It is difficult to compare estimates of noise exposure across EU Member States because the methods used to produce the data vary between countries. A new study has investigated five methods of estimating noise exposure and identified some of the reasons for variation in the data they produce.
In order to comply with the European Noise Directive (END)1, EU Member States have produced strategic maps of noise exposure. These estimate the level of noise inhabitants are exposed to and they are used to plan effective noise mitigation actions. However, different methods for producing these maps are used by different Member States, which can produce contrasting results and complicates cross-country comparisons.
The study explored what might be causing the differences in estimates produced by five methods of noise mapping, by comparing their results for the Pisa municipality in Italy. The results could help inform efforts to help harmonise procedures for producing strategic noise maps across the EU.
The five noise mapping methods were END, VBEB, NEAREST, ALE and CLOSEST. These all aim to estimate the percentage of people exposed to a range of noise levels, but they vary in their calculation and assumptions. For example, in END the noise exposure for inhabitants in a building is assumed to be the maximum value of sound calculated at the outer building façade, whereas CLOSEST assumes all inhabitants in a building are exposed to the sound level measured outside the building at the geographical grid point (in terms of longitude and latitude co-ordinates) closest to the building facade. CLOSEST then reduces the sound level by 3 decibels (dB) to account for reflections from the façade. Another major difference is that END and CLOSEST provide a single value for all the inhabitants living in the same building, whereas VBEB, NEAREST and ALE provide a range of noise exposures for inhabitants in the same building.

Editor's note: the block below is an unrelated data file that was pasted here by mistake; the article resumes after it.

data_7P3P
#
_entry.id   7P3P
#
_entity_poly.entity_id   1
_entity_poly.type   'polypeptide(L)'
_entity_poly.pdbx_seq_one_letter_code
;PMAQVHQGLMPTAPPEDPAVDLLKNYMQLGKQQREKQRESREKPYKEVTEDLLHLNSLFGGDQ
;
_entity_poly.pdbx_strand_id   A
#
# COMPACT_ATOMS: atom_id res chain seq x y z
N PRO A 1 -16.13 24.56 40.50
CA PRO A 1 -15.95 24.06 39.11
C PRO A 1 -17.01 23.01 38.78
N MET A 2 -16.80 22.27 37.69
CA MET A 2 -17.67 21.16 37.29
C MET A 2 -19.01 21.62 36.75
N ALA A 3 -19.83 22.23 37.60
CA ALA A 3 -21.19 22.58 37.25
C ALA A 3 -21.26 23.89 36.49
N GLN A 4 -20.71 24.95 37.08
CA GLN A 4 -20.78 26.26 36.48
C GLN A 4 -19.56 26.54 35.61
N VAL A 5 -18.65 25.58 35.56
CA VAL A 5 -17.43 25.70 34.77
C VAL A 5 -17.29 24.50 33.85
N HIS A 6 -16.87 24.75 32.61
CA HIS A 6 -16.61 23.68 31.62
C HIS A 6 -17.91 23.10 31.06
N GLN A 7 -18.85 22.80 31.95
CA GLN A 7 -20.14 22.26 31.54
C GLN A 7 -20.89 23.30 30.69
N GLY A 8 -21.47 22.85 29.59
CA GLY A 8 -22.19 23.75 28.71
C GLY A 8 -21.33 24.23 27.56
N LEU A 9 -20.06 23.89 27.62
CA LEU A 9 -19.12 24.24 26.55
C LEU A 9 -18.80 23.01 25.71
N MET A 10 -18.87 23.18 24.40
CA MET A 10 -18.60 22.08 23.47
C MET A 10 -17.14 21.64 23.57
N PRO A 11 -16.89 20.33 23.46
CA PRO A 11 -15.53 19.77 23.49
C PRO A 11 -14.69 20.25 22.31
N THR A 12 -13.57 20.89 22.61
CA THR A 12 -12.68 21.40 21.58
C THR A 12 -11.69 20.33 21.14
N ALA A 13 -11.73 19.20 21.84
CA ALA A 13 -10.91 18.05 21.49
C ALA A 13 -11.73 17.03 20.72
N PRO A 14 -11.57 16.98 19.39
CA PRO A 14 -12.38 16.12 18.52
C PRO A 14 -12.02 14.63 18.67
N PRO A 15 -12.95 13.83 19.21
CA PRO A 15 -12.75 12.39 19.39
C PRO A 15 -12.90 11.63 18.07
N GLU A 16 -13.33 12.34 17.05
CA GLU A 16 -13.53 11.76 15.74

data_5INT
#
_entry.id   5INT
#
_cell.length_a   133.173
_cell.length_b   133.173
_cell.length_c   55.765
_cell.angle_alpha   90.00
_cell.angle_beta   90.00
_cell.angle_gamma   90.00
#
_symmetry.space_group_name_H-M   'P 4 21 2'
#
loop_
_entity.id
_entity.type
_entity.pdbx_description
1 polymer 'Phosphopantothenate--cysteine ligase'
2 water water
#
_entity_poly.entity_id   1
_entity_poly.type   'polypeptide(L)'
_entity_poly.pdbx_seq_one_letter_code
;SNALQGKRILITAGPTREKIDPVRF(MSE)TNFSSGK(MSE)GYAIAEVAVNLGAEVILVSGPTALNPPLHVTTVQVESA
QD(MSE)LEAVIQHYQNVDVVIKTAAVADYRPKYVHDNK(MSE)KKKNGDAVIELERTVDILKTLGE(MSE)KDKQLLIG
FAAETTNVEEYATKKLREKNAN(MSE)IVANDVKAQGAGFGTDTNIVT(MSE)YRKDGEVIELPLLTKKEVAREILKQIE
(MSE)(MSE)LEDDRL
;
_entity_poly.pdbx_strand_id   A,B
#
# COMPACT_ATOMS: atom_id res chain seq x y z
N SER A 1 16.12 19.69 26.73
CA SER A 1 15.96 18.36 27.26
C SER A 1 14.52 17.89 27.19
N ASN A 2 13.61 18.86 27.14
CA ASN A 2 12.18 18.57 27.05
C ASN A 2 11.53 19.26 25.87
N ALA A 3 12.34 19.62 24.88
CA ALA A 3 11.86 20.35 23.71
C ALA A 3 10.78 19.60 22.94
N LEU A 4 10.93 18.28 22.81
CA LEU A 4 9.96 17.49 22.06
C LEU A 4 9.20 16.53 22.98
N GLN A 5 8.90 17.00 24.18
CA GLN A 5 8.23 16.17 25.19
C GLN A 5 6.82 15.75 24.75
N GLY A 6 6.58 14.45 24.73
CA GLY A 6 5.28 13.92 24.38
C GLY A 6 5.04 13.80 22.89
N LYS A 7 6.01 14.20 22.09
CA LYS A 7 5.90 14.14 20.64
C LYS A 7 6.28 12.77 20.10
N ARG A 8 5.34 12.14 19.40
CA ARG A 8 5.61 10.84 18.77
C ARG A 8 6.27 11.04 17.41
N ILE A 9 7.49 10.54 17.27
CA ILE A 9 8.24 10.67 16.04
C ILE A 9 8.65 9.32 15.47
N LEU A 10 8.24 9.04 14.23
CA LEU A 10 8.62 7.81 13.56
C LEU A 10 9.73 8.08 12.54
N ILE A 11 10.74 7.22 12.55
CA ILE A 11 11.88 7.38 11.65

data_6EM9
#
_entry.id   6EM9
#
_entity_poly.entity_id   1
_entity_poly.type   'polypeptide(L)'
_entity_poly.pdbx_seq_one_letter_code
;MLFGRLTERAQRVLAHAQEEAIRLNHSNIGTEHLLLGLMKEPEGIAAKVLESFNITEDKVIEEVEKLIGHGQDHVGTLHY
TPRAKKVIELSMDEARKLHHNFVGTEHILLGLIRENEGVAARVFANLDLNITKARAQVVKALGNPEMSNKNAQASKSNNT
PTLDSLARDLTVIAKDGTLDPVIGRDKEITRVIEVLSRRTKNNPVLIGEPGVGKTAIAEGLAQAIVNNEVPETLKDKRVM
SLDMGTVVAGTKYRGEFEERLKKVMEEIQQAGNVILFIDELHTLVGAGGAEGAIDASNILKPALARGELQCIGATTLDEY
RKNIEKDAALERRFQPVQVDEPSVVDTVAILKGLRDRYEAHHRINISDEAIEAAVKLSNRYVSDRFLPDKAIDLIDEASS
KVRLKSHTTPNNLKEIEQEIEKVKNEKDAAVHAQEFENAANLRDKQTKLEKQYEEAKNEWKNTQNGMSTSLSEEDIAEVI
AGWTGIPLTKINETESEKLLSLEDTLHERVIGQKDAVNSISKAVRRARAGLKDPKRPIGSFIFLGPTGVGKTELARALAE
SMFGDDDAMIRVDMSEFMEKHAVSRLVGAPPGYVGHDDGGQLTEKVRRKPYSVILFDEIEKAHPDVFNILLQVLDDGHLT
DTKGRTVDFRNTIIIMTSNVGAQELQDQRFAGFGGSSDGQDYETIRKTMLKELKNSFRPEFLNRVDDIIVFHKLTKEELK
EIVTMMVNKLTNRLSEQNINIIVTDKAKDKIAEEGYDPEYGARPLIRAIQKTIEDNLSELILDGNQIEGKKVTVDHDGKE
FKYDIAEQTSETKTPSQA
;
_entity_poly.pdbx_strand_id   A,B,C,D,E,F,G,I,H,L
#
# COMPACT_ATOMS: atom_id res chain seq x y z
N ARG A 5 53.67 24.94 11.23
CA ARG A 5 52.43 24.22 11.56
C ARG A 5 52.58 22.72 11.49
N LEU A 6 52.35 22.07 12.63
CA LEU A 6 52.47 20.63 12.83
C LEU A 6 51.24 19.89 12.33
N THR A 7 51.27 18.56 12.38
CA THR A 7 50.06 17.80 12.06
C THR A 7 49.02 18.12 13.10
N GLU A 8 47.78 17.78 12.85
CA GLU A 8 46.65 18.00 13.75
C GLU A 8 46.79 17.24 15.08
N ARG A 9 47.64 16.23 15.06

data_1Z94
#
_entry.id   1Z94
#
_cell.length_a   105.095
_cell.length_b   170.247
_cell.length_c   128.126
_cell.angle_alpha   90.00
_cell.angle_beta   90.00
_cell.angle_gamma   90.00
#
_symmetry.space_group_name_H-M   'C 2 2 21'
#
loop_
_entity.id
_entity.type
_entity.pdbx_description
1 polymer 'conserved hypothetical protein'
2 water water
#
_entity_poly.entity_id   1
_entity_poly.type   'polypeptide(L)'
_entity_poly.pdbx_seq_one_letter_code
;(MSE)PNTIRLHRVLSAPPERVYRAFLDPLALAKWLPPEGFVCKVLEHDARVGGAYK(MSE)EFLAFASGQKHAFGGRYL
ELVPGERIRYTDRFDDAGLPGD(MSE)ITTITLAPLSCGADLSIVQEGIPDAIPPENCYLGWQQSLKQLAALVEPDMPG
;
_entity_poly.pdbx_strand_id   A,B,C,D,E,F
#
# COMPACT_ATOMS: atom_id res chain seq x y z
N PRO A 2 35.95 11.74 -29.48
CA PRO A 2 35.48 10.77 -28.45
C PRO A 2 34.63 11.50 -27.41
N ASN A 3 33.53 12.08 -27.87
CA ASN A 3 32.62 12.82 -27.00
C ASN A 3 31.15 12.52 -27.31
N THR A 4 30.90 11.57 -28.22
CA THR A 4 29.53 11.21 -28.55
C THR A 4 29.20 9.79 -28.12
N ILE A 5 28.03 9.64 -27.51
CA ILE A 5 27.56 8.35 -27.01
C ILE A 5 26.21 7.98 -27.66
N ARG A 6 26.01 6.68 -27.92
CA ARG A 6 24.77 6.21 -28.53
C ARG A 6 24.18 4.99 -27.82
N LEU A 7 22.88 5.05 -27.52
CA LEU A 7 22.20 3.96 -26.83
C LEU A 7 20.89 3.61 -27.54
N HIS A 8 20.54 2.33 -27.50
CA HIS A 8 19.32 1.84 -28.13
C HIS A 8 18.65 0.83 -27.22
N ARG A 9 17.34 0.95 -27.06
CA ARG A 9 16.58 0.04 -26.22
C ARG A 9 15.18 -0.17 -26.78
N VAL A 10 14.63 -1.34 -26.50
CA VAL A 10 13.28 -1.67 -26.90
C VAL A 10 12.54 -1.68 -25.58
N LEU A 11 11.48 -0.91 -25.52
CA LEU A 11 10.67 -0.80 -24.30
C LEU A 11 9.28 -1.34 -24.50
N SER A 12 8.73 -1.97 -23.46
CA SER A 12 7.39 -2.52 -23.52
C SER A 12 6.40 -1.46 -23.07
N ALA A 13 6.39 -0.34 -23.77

The analysis revealed that the END method tends to overestimate the level of noise exposure compared to the other methods. The VBEB method produces the lowest estimate of noise exposure. The difference between these two methods depends on the level of noise. There is little difference in results of the two methods at low and high noise exposures, but there are large differences in results for the mid-ranges i.e. between 55 and 62 dB for Lden (weighted average levels for day, evening, night) and between 45 to 53 dB for Lnight (night time exposure).
The CLOSEST method presented similar estimates to the VBEB on a large geographic scale, but the differences between the methods were greater when measuring noise exposure for a small area. The difference between the results of the methods also depended on the source of the noise. For example, there was very little difference between END and VBEB when the noise was from an airport, probably because airports produce a more homogenous noise than road traffic. Another factor that influences the variation in results was whether only main roads were considered or the entire road network. If only main roads were included in the analysis, then both END and VBEB tended to produce lower estimates than other models.
There is clearly a large variation in how the different methods estimate noise exposure and it is difficult to nominate one as superior since their accuracy depends on context, for example whether the noise map is for road traffic noise or airport noise. For transparency and effective communication, the study recommends the use of CLOSEST, which is a simple method that measures noise at the geographical grid point closest to the building and is suitable for informing the public about noise exposure.